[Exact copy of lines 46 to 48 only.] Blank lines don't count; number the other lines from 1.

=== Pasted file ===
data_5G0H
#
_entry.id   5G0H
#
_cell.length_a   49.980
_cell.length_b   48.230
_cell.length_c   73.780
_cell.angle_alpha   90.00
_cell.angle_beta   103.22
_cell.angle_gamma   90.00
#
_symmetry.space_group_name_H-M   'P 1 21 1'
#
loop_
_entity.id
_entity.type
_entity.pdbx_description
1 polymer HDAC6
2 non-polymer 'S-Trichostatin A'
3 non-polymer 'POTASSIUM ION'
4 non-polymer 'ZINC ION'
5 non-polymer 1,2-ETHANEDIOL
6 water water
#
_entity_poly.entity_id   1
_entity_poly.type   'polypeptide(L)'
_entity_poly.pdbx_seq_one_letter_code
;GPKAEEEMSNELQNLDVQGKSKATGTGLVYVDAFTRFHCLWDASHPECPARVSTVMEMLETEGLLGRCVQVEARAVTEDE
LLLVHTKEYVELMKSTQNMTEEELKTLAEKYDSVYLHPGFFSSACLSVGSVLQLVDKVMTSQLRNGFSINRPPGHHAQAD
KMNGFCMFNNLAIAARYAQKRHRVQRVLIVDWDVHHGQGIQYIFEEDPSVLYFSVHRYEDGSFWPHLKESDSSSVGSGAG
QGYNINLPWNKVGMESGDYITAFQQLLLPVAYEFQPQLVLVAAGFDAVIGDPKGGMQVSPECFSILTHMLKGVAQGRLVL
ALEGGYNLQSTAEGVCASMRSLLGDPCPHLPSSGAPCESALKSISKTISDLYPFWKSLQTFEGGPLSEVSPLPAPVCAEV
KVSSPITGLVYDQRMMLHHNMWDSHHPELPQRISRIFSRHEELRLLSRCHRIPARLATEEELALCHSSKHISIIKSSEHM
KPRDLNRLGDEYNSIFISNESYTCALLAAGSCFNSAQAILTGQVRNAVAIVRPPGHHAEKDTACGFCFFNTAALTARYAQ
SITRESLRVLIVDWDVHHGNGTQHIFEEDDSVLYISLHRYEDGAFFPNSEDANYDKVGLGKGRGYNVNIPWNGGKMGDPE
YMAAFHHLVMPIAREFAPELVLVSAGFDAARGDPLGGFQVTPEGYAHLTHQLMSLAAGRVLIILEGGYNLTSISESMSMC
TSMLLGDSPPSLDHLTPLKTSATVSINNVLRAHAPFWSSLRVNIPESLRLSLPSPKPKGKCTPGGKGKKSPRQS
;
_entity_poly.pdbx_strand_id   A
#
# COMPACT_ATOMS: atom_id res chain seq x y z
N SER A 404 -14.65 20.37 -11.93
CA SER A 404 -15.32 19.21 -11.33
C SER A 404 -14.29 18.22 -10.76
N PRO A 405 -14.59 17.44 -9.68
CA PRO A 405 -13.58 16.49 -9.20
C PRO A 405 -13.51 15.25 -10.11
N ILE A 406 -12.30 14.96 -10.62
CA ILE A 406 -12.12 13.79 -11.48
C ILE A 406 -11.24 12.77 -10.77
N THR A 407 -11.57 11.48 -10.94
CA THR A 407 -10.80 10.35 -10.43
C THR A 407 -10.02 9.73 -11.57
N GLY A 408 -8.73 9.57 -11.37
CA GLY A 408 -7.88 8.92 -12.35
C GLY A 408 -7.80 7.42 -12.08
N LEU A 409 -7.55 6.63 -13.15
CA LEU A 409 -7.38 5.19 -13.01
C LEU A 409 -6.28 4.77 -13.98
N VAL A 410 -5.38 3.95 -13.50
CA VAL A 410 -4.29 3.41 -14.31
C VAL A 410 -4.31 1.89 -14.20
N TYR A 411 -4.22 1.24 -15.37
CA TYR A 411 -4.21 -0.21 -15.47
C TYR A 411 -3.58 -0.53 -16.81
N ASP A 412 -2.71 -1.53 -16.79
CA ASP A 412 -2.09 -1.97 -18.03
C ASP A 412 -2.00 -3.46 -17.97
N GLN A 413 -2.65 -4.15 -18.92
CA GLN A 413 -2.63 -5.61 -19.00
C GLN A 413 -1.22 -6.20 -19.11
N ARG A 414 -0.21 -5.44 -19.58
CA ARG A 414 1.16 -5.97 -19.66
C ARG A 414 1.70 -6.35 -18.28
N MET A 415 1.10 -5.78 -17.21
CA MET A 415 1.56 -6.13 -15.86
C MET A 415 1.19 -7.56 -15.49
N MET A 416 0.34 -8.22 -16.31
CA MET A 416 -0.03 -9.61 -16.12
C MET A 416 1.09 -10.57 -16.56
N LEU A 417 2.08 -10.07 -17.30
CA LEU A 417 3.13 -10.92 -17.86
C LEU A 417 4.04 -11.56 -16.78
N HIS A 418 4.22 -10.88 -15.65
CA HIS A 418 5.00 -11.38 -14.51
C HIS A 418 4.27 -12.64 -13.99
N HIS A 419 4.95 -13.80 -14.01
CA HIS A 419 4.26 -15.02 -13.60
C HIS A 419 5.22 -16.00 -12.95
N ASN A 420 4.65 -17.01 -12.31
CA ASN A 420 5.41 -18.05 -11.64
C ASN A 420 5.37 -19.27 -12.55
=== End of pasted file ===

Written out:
CA PRO A 405 -13.58 16.49 -9.20
C PRO A 405 -13.51 15.25 -10.11
N ILE A 406 -12.30 14.96 -10.62